Cary Grant was borrowed from Columbia for this film. A 3 Dec 1943 HR news item notes that the film's world premiere, which was held in Pittsburgh, benefitted crippled children. According to a press release included in the file on the film at the AMPAS Library, "Cassidy's" children were played by director Delmer Daves's children, Michael and Deborah. Steve Fisher received an Academy Award nomination for his original story. Modern sources note that President Franklin D. Roosevelt requested that this film make no reference to radar or military electronics. More Less

GEOGRAPHIC LOCATIONS
SOURCE CITATIONS
SOURCE
DATE
PAGE
Box Office
25 Dec 1943.
---
Daily Variety
21 Dec 43
p. 3.
Film Daily
21 Dec 43
p. 6.
Hollywood Reporter
21 Jun 43
p. 7.
Hollywood Reporter
26 Jul 43
p. 6.
Hollywood Reporter
28 Jul 43
p. 3.
Hollywood Reporter
3 Dec 43
p. 4.
Hollywood Reporter
21 Dec 43
p. 3.
Hollywood Reporter
3 Jan 44
p. 8.
Motion Picture Herald
25 Dec 1943.
---
Motion Picture Herald Product Digest
25 Dec 43
p. 1685.
New York Herald Tribune
2 Jan 1944.
---
New York Times
1 Jan 44
p. 3.
Variety
22 Dec 43
p. 12.
CAST
NAME
CREDITED AS
CREDIT
Stephen Richards
George W. Robotham
+
PRODUCTION CREDITS
NAME
PARENT COMPANY
PRODUCTION COMPANY
PRODUCTION TEXT
A Warner Bros.--First National Picture
DISTRIBUTION COMPANY
NAME
CREDITED AS
CREDIT
DIRECTORS
Asst dir
2d asst dir
PRODUCERS
Exec prod
Prod
WRITERS
Orig story
PHOTOGRAPHY
Dir of photog
Cam op
Asst cam
Stills
ART DIRECTORS
Art dir
Asst art dir
FILM EDITOR
Film ed
SET DECORATORS
Props
COSTUMES
Ward
MUSIC
Orch arr
SOUND
VISUAL EFFECTS
Spec eff dir
MAKEUP
Makeup artist
DETAILS
Release Date:
1 January 1944
Premiere Information:
World premiere in Pittsburgh: 15 December 1943
Production Date:
21 June--4 September 1943
Copyright Claimant:
Warner Bros. Pictures, Inc.
Copyright Date:
1 January 1944
Copyright Number:
LP12406
Physical Properties:
Sound
RCA Sound System
Black and White
Duration(in mins):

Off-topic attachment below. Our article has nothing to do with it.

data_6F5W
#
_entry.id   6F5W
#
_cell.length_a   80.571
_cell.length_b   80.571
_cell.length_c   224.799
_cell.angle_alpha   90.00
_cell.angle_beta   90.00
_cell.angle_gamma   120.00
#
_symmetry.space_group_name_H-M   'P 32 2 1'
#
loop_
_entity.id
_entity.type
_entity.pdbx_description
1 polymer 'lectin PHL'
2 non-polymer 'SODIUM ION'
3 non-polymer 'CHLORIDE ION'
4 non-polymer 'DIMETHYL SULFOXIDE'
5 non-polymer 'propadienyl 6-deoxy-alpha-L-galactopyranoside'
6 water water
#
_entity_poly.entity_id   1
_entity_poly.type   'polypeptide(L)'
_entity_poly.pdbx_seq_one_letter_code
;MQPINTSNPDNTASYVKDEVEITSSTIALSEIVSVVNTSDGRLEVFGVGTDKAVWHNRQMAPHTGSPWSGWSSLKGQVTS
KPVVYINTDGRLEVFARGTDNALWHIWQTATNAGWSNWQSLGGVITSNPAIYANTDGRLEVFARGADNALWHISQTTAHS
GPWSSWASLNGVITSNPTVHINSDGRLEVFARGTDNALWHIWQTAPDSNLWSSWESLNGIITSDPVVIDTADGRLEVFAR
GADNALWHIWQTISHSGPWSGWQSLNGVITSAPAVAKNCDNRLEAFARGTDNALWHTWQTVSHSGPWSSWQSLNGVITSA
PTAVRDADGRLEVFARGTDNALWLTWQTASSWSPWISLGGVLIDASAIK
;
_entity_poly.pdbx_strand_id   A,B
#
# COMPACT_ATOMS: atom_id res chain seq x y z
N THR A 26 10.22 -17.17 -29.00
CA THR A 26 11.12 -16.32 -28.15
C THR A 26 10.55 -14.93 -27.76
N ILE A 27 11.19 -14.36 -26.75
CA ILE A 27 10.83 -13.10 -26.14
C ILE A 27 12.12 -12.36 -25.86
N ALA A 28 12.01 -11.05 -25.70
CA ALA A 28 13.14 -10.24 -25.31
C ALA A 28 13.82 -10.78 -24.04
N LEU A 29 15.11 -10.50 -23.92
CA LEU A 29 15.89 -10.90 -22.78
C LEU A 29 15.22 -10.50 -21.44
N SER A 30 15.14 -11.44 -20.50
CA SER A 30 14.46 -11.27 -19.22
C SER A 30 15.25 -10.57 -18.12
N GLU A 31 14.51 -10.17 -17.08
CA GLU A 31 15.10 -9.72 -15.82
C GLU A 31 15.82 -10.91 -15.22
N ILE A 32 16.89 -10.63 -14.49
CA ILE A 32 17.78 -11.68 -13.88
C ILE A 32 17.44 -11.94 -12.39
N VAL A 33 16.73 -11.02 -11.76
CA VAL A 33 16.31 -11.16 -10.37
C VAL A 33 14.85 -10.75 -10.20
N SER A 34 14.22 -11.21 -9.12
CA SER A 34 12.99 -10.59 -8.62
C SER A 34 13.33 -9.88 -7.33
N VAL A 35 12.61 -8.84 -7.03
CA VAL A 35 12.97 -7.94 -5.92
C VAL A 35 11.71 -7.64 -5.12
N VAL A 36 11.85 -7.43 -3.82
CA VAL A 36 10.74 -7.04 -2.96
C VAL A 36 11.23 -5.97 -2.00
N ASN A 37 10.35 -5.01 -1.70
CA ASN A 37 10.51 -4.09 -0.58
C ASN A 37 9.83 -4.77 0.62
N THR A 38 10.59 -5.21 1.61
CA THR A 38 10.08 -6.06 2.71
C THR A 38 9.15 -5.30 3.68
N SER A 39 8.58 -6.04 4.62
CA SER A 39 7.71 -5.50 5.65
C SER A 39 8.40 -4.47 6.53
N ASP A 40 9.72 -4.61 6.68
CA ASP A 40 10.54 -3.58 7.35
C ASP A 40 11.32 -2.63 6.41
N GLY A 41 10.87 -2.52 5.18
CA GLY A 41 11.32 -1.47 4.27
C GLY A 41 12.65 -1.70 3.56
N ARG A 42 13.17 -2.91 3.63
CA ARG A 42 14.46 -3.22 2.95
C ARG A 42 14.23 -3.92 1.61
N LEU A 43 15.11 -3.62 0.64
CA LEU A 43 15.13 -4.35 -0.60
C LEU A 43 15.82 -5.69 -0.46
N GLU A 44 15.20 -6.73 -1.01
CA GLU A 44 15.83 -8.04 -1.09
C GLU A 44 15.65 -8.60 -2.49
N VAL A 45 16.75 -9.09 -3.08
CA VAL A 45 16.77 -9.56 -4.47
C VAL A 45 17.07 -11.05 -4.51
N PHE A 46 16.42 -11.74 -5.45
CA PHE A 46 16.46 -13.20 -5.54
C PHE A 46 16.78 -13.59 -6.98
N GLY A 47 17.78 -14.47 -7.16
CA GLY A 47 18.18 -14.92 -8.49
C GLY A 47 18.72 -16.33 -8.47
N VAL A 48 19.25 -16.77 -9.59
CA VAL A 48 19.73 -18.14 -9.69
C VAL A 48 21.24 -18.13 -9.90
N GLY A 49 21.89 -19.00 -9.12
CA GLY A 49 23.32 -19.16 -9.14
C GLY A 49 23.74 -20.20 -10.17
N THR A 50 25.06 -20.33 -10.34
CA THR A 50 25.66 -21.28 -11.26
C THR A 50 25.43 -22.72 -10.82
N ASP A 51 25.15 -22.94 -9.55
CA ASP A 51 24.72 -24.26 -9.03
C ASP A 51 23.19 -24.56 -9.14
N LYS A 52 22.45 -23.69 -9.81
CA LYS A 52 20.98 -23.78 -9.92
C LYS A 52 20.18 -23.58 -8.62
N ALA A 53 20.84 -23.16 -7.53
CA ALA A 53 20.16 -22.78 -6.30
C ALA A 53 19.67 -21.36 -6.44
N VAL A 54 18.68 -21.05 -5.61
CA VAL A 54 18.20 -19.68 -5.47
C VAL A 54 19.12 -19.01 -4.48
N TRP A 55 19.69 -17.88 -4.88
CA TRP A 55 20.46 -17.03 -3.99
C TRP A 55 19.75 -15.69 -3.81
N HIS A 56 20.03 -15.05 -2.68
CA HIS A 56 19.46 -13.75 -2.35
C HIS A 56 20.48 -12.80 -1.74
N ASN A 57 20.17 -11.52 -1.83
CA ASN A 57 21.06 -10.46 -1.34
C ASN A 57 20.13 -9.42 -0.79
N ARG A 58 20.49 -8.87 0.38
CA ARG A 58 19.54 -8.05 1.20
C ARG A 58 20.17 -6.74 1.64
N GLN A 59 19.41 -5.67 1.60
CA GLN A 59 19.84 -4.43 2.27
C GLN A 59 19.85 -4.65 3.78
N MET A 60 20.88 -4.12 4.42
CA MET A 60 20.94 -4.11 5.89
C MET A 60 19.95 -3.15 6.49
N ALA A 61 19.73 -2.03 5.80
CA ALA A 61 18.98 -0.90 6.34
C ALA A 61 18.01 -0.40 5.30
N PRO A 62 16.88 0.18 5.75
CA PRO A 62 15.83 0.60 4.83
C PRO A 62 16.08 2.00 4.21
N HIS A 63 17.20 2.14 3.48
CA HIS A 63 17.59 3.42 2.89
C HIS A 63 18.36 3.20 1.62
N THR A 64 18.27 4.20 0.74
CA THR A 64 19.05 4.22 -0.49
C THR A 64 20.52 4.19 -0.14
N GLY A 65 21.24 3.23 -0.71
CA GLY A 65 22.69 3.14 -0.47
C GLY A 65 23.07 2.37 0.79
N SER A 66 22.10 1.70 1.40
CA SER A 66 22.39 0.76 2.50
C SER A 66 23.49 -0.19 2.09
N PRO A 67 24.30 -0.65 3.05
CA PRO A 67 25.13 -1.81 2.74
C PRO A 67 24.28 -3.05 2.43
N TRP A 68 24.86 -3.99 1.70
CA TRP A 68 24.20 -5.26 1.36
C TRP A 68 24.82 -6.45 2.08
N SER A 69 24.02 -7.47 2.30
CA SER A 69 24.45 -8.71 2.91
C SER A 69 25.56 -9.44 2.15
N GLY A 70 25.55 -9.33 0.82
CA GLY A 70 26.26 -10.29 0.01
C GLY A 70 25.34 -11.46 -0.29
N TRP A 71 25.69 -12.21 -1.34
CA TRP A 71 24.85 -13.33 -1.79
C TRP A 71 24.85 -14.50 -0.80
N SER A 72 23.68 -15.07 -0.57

131 or 135
Country:
United States
Passed by NBR:
No
SYNOPSIS

On Christmas Eve, the submarine U.S.S. Copperfin leaves San Francisco Bay under sealed orders. Christmas morning, the crew, which includes Tommy Adams, a new recruit; Tin Can, a Greek American who fervently hates the Nazis; Wolf, who is always talking about his female conquests; Pills, a former science student who is now the medical officer; Mike, a quietly religious man; and Captain Cassidy, celebrates the holiday. After twenty-four hours at sea, Cassidy opens the orders, which direct him to proceed to Tokyo, by way of the Aleutian Islands. As the submarine approaches the Aleutians, a plane is spotted overhead. It is an American plane carrying Raymond, a meteorologist, who is traveling with the crew to Tokyo. Then two Japanese planes are spotted, and a battle ensues. Both planes are shot down, but the pilot of one of them parachutes to safety. When Mike tries to help him out of the water, the pilot stabs him to death and is killed in turn by Tommy. Because he was slow to shoot the pilot, Tommy blames himself for Mike's death and volunteers to defuse an unexploded bomb that has lodged under the boat's deck. After the bomb is successfully defused, the men bury Mike at sea. Tin Can does not attend the service, which infuriates the other men, but he explains that his favorite uncle, a philosopher, was killed by the Nazis, and every Allied death causes him great pain. As the submarine nears Tokyo Bay, Cassidy informs the men that the ship must negotiate the mine fields on the bay's perimeter. When a returning Japanese cruiser ... +